As Jobs Recovery Slows, Focus Shifts to State Elections
Connecticut’s COVID-19 jobs recovery slowed for a second month in September, as employers added 17,000 positions to payrolls.
Employers have now recovered 158,400—61%—of the 291,300 jobs lost in March and April because of COVID-19 shutdowns and restrictions.
The state Department of Labor also revised August’s initially reported gains, adding 1,500 jobs to bring that month’s total to 21,900.
Connecticut employers added 32,000 jobs in July, 77,000 in June, and 28,000 in May, with the state’s phase one and phase two reopenings driving the big gains in the late spring and early summer.
“It’s always good to see jobs gains, but the growth is certainly slowing,” said Eric Gjede, CBIA vice president of government affairs.
“We’re still in a pretty tough spot. We would like to see a lot of these jobs come back much quicker.”
Regional, National Picture
Maine leads the New England states in COVID-19 employment recovery, recapturing 62% of jobs lost in March and April.
Connecticut is at 61%, followed by Rhode Island (59%), Vermont (57%), New Hampshire (51%), and Massachusetts (46%).
Nationally, U.S. employers have recovered 52% of the 22.1 million jobs lost to pandemic disruptions.
Gjede said the state and national economic outlook remains uncertain, with Congress still deadlocked on a new round of relief funding and COVID-19 cases surging across the country.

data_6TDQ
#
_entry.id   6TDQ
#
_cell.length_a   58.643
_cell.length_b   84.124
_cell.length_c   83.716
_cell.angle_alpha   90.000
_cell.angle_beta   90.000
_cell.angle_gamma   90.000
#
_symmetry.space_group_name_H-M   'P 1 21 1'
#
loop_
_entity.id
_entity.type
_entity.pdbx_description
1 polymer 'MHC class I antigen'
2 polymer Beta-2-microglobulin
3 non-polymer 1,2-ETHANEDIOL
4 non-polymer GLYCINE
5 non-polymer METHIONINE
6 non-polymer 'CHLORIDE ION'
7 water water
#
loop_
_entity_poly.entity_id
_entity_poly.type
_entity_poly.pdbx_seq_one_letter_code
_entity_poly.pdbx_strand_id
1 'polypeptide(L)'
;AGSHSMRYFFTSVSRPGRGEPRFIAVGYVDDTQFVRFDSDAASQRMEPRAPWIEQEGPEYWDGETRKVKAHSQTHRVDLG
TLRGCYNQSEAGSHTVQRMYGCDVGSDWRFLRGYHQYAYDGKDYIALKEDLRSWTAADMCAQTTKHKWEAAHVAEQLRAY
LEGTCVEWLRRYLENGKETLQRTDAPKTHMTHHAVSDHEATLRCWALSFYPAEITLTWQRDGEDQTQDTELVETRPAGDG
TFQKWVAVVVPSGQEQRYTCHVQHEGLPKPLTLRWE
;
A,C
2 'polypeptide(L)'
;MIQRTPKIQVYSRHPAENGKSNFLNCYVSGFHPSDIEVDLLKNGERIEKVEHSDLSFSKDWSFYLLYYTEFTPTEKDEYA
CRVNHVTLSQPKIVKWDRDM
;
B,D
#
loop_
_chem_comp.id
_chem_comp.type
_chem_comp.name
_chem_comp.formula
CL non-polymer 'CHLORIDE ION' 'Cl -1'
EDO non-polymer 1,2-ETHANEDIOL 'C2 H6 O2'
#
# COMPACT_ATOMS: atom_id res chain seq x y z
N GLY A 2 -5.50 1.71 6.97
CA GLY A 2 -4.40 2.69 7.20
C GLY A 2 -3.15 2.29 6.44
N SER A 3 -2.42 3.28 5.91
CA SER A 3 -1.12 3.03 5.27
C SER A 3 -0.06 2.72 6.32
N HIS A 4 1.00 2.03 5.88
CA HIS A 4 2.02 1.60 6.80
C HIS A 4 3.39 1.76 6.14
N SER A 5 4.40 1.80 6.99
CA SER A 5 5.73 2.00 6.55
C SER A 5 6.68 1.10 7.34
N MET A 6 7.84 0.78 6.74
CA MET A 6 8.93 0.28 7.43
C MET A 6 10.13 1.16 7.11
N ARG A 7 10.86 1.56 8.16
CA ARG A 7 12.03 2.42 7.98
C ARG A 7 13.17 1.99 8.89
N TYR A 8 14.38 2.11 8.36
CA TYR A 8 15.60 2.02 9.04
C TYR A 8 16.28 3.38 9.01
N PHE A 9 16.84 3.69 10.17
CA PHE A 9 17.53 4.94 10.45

He noted that CBIA’s recently released 2020 Survey of Connecticut Businesses also revealed that employers remain concerned that the factors that hampered the state’s recovery from the last recession have not been fully addressed.
“Connecticut businesses certainly could use a little bit of short-term help, and another stimulus, if Congress would act, would be great,” Gjede said.
“But in the long term, it’s really going to be Connecticut lawmakers who make the choices that impact the business community.
“While there’s a lot of attention on the U.S. presidential election, we cannot ignore how important the state legislative elections are to rebuilding Connecticut’s economy.”
Sectors, Labor Markets
Seven of the state’s 10 major industry sectors posted gains in September, led by leisure and hospitality, which added 6,900 jobs (5.7%) and has now recovered 66% of its March-April losses.
Professional and business services gained 4,300 jobs (2.1%), followed by government (2,300; 1%), trade, transportation, and utilities (2,000; 0.7%), manufacturing (1,500; 1%); education and health services (1,300; 0.4%), and information (600; 2.1%).
Gjede noted manufacturing’s rebound from August, when the sector lost 1,800 jobs, although it has recovered just 43% of the 11,500 lost earlier this year.
“We have been hearing about the impact of the slowdown in the aerospace industry,” he said. “That’s one we are concerned about given the importance of manufacturing to the state.”
Other services lost 700 jobs last month (-1.2%), financial activities shed 700 positions (-0.6%), and construction and mining employment declined 0.9% (-500).
Four of the state’s six major labor markets added jobs last month, led by Bridgeport-Stamford-Norwalk where 6,000 jobs were added (1.7%).
Hartford-West Hartford-East Hartford gained 3,600 jobs (0.7%), followed by New Haven (2,100; 0.8%) and Norwich-New London-Westerly (900; 0.8%).
Waterbury was unchanged for the month and Danbury lost 500 jobs (-0.7%).
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